Then we're back to having a confict with subject=angel, as I outlined above. Andy Mabbett (User:Pigsonthewing); Andy's talk; Andy's edits 19:07, 21 February 2015 (UTC)
Once more, I don't see conflict here. There is no definition for subject=* tag, nor in wikidata proposal, nor in this proposal. So subject=angel is simply impossible key-value combination for both proposals. Thus I don't understand that you imply by subject=angel case.

Multiple burials

Multiple burials involve a single grave, so "grave1:name=" and "grave2:name=" seems wrong.

I would favour something like "internee1=", "internee2=", etc. For single burials, "internee=" should suffice. Andy Mabbett (User:Pigsonthewing); Andy's talk; Andy's edits 17:49, 6 February 2015 (UTC)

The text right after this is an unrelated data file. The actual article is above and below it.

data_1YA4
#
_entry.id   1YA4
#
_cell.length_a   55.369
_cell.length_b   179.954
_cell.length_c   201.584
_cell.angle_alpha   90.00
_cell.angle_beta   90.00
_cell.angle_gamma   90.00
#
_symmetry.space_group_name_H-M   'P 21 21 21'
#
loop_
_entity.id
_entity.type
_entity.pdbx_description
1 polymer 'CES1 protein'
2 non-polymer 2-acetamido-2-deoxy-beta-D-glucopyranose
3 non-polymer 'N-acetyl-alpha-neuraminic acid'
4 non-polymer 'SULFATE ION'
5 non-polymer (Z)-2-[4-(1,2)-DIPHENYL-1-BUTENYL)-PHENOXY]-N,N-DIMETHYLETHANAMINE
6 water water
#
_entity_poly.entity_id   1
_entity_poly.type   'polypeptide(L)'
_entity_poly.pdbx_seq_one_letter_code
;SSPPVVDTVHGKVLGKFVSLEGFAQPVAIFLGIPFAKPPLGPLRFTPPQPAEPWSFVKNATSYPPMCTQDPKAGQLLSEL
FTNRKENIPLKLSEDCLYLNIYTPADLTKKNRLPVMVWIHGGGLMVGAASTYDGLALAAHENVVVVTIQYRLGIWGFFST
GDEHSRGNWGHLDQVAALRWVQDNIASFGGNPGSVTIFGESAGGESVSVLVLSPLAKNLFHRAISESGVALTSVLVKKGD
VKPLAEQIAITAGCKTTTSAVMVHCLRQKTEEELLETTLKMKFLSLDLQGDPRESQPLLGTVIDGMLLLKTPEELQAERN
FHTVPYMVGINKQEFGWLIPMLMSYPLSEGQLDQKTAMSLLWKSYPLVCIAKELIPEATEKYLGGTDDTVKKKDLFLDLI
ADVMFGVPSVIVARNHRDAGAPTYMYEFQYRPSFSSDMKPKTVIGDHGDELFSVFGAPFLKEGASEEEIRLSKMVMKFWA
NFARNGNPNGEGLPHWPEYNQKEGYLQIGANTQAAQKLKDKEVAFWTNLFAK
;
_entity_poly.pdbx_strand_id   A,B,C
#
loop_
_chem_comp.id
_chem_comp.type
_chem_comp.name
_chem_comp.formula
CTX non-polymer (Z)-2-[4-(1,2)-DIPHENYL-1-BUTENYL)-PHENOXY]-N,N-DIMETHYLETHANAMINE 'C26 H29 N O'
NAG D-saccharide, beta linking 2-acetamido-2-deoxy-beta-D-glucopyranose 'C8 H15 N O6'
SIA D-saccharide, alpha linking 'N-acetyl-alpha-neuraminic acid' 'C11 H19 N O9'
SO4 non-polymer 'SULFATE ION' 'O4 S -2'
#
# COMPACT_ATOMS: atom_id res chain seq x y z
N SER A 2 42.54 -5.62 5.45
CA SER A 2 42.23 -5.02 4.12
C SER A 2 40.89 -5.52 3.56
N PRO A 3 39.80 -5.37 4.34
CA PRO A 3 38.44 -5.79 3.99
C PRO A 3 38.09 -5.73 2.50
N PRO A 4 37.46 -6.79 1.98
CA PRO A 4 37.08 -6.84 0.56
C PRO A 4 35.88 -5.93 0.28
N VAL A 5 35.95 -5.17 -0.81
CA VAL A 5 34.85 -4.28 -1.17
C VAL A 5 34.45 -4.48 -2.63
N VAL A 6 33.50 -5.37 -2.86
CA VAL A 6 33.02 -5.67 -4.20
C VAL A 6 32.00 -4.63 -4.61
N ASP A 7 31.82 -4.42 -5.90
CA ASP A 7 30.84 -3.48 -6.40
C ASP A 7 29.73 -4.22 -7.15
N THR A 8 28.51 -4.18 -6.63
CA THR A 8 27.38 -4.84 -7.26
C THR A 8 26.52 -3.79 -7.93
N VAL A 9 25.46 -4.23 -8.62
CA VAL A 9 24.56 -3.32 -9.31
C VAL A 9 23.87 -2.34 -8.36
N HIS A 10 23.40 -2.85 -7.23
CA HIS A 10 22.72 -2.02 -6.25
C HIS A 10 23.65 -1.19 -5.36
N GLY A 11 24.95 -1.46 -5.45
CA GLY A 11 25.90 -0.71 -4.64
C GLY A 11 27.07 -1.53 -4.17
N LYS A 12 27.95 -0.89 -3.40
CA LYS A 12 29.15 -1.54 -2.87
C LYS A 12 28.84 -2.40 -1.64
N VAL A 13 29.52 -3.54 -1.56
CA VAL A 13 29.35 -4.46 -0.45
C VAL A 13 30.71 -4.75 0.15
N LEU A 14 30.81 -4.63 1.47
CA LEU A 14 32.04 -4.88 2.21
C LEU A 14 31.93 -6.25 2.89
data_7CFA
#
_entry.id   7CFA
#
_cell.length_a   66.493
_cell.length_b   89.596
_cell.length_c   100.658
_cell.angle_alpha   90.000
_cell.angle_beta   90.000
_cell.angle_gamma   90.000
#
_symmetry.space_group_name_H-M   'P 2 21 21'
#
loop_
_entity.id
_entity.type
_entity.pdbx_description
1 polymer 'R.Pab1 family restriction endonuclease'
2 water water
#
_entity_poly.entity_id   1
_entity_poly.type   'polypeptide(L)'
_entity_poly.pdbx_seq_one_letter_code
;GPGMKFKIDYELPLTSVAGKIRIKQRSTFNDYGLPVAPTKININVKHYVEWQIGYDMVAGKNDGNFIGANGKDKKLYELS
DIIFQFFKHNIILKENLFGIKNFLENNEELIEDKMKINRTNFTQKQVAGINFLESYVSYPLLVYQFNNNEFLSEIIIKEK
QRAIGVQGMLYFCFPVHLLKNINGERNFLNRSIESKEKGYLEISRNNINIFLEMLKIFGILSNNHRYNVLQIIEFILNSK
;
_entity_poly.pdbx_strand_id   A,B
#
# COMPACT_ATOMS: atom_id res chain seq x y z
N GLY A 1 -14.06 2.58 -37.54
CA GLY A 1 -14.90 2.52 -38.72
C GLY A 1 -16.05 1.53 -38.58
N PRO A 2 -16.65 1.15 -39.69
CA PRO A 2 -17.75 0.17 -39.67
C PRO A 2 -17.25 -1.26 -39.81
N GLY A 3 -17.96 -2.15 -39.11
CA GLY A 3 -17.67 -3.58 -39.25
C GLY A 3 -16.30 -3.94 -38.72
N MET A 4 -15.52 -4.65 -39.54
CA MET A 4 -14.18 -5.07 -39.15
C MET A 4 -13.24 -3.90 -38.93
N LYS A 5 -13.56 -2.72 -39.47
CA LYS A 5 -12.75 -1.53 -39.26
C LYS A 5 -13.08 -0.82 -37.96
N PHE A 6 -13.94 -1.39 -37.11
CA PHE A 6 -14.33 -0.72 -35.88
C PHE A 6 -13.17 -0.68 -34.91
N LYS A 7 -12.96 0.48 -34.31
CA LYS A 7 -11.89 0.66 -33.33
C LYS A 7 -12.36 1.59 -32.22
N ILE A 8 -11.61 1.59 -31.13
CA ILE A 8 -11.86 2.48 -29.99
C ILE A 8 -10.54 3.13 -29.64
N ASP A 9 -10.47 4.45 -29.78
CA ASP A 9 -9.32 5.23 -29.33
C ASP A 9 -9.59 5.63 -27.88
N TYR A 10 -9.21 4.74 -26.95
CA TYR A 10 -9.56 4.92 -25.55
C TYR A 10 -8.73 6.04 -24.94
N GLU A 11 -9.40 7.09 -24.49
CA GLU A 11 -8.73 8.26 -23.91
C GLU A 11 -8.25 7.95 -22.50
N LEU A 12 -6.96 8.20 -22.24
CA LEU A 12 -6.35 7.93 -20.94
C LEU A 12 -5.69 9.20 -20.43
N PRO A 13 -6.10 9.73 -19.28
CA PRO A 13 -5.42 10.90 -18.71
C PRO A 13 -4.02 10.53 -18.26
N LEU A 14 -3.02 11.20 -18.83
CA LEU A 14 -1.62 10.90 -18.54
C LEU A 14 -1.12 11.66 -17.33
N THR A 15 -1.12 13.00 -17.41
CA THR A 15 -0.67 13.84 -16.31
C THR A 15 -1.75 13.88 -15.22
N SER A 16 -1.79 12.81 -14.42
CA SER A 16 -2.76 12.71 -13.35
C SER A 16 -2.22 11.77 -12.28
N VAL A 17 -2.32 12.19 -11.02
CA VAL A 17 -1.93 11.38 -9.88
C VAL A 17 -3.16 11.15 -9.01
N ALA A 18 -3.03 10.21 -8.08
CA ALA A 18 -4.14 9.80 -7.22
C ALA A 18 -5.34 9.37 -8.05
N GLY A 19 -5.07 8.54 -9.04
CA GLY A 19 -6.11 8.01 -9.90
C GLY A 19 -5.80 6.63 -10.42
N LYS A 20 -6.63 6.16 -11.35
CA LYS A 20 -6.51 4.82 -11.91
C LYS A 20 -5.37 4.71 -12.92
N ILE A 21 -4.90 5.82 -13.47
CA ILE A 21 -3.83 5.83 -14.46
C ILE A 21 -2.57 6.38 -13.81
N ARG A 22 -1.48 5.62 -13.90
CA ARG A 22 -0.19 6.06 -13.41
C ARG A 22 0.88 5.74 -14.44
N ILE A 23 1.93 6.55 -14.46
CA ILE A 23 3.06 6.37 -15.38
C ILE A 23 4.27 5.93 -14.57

As I stated higher in my personal knowledge "internee" in this situation is not appropriate too. While I'm too thinking that separate namespace for data on buried person is a better solution, I couldn't come up with a good word for it. This is why I simply used grave:* namespace for this data and straightforwardly extended it for multiple burials. So if you could find right word for this namespace I would happily update proposal, but I don't think that "internee" is a right one.
"grave" is a word for the hole in the ground, not the (one or several) people put in such a thing. Also, see my comment in the section above this one. 22:06, 13 February 2015 (UTC)Andy Mabbett (User:Pigsonthewing); Andy's talk; Andy's edits
As I proposed above we can use subject:* namespace, so instead of graveN:* scheme which utilizes subjectN:* will be used. What your opinion on this?

Types of simple graves

Currently, all simple graves use the "yes" value. However, there exists quite a variety of graves one would consider simple. So how about creating additional values for those? --Tordanik 00:23, 14 February 2015 (UTC)

Can you make short list of such types? Unfortunately my knowledge in this field is pretty limited.